Latinos Go Verde [Green!]
Starting this past Wednesday and continuing through tomorrow (Saturday), the National Latino Congreso is holding an extremely significant conference in Los Angeles. Why is it so significant? For many reasons...one reason is that it's the first comprehensive gathering of Latinos in almost 30 years! Another reason why the event is particularly significant is that the agenda includes an entire day to address environmental issues. According to a September 1 article by Inside EPA:
[...] a Los Angeles Latino leader says the environment is becoming a growing issue in the [Latino] community for a number of reasons. "We live in cities so brownfields are an issue, overcrowding, the aging industrial complex, these dramatically affect public health. . . . I hope the congress comes up with a vision of Latino politics for the next generation with a heavy emphasis on environment, community health and stewardship of wild lands."
Included on the agenda of environmental issues are climate change, environmental health (pdf), air and water quality issues, environmental justice, and much more. I am thrilled to see Latino leaders taking such an active part in environmental issues. As the Latino population grows in the United States (and in North Carolina in particular) it is becoming more and more important for this segment of the population to become involved in environmental issues...not only because Latinos (like many non-Latinos) need to be educated on sustainability issues to ensure public health, but also because their support has the potential to play a huge part in future fights on a slew of environmental issues, often directly impacting the thousands upon thousands of Latinos living in areas of low economic prosperity, where, unfortunately, landfills and other environmental hazards often seem to pop up.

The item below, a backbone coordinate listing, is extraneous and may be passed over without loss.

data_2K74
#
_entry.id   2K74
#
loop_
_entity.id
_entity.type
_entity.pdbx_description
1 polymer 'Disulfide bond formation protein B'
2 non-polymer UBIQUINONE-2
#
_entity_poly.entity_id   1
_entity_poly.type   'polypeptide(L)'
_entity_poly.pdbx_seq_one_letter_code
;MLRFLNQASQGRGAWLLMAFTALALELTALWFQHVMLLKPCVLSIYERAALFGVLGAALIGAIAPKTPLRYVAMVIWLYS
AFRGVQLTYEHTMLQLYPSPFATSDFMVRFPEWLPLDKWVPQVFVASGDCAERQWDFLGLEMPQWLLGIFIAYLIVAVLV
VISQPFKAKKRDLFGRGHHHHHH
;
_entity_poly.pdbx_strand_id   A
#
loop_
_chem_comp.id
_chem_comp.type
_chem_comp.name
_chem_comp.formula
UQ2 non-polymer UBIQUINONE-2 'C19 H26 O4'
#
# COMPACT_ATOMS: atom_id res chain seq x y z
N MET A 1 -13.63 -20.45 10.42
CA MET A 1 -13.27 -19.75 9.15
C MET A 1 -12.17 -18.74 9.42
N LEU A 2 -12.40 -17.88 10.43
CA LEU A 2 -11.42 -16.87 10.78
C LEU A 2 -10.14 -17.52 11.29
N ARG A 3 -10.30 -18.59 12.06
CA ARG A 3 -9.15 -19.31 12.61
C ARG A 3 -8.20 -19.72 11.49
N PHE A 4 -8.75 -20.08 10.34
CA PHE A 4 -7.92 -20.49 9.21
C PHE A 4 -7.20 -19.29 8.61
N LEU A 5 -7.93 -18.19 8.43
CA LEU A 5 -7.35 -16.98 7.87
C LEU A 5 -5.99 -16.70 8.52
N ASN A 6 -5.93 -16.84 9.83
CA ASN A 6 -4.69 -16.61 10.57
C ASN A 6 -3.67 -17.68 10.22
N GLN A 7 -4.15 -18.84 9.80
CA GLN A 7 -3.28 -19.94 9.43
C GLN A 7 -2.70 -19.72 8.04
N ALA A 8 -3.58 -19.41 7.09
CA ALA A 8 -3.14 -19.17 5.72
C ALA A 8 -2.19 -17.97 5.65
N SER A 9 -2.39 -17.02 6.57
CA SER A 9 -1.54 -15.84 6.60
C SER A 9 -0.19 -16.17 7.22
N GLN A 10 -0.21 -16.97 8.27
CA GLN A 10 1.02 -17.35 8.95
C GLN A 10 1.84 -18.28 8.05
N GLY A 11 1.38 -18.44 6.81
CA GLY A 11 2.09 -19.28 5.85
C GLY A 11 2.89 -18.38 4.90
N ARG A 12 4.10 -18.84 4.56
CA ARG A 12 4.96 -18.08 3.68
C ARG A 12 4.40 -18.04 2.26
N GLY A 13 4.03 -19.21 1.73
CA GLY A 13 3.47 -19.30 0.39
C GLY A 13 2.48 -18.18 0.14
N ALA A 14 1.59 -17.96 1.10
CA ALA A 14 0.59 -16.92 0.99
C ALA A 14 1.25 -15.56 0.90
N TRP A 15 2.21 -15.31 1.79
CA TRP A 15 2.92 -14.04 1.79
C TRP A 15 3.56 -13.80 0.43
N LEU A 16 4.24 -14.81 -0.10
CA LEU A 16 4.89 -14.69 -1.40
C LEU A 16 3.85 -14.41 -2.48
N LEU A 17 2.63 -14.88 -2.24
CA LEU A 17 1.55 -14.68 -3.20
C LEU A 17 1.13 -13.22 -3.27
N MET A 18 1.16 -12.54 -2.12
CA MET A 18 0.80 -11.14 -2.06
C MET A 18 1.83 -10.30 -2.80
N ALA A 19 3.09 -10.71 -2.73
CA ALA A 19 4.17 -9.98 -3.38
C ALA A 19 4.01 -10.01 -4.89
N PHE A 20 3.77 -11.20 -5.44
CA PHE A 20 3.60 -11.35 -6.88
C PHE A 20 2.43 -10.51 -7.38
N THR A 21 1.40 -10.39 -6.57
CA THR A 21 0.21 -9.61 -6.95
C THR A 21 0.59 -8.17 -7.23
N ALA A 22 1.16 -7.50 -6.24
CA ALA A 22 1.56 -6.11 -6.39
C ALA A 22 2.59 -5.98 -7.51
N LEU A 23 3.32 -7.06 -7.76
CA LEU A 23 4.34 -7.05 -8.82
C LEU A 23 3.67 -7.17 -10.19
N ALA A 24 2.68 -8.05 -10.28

As a person who's active in North Carolina's Latino community, I'd like to know what others are thinking about these topics. Are environmental issues important to Latinos in our state? If not, should they be? Is enough being done to educate and incorporate the environmentally-related needs of Latinos statewide and nationwide? If not, who should be taking the lead on this?